During a press conference Friday morning with U.S. Representatives Suzan DelBene (1st district) and Rick Larsen (2nd district), Community Transit CEO Emmett Heath introduced details about the upcoming second Swift bus rapid transit line, including the all-important line colors.
As speculated during the planning process, the first line, which opened in 2009 and runs along Highway 99 from Everett to Aurora Village, will become the Blue Line; and the second line, set to open in 2019 and run from Paine Field through Mill Creek to Canyon Park in Bothell, will become the Green Line. The two lines intersect at Airport Road in southern Everett, forming an X-shaped network in southwestern Snohomish County. Both colors coincide with those of the Seahawks, who are celebrating their 40th anniversary this month.
While Community Transit’s 5-year plan published in May anticipated a September 2018 opening for the Green Line, Community Transit spokesperson Martin Munguia stated that hitting 60 percent design on the project brought a “more realistic picture of both cost and schedule.” Other hold-ups include construction on the 128th Street overpass crossing Interstate 5, where WSDOT is restricting construction to one side of a time to minimize traffic disruptions and thus will be split between the summers of 2017 and 2018 along with station construction. The early 2019 launch will fall a few months shy of the Blue Line’s 10th anniversary in November, and come only four years before the possible launch of a third line to feed Lynnwood Link at Lynnwood Transit Center.
15 new articulated buses will also be ordered and delivered in late 2018, and are planned to be inter-operable with the Blue Line, sharing the same branding and similar features.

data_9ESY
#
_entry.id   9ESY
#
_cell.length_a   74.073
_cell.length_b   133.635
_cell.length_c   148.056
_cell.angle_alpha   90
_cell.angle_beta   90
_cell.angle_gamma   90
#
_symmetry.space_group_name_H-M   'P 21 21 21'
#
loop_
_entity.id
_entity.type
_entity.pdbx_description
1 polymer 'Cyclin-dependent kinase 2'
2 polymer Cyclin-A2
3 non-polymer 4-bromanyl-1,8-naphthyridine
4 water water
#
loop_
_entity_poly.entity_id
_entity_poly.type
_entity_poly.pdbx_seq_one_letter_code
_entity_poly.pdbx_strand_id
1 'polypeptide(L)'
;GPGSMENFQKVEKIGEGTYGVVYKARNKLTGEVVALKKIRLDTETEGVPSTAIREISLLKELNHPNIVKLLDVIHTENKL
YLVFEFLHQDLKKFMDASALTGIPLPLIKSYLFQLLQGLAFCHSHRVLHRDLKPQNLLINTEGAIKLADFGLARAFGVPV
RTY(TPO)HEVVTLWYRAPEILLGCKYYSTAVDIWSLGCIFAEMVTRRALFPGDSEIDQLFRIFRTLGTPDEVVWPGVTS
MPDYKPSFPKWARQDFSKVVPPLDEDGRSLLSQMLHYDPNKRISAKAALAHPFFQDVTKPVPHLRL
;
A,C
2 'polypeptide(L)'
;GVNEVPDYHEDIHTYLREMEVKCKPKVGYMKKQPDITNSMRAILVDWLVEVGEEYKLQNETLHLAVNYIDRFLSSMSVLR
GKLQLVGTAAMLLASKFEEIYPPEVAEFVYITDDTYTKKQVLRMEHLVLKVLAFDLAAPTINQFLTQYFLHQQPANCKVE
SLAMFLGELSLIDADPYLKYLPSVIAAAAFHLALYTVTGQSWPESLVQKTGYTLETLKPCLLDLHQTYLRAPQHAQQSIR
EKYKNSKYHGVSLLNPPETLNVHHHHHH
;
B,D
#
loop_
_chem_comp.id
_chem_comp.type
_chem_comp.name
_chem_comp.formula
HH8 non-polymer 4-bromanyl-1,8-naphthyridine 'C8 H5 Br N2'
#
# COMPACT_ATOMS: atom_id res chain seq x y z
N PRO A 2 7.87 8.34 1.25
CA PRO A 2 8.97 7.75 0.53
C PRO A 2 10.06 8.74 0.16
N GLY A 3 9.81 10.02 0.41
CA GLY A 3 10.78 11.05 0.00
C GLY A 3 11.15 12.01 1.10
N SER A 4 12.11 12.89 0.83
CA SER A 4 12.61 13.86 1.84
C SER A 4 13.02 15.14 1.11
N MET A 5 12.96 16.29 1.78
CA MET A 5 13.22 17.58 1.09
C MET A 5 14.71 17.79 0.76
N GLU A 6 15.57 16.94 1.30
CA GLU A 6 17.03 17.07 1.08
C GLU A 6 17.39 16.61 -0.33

Sound Transit’s decision last year to name its lines after colors poses some potential confusion with Swift’s new lines, but Munguia says that the two agencies came together and felt that the two modes were distinct enough to not be easily confused. For the time being, Community Transit will append the Swift brand to every mention of the project.
The $73 million cost of construction will be funded mostly by a $50 million FTA Small Starts grant that is part of the 2017 budget. $17 million from the state will help build the line’s northern terminus at Seaway Transit Center, adjacent to Boeing’s massive Everett factory. Operations will be funded in part by a portion of the 0.3 sales tax approved by voters last November as well as a $5 million FTA Congestion Mitigation & Air Quality grant for the first two years, allowing for the voter-approved increase to fund other services.
The line ends at Canyon Park P&R to the south, a few miles short of downtown Bothell, where an extension has been considered and put on the back-burner until the completion of a major road project by the city; as the line would fall into King County like routes 105 and 106 do today, Community Transit has held discussions with King County Metro about the extension.
The “Blue Line” moniker will begin appearing in schedules, on bus headsigns and at stations near you this fall. When the Green Line begins service in 2019, it will operate at 12-minute headways on weekdays and 20 minutes at night and on weekends, and is expected to attract 3,300 riders in its first year. Additional lines are also planned on major corridors, stretching as far north as Arlington and as far east as Highway 9 near Silver Firs.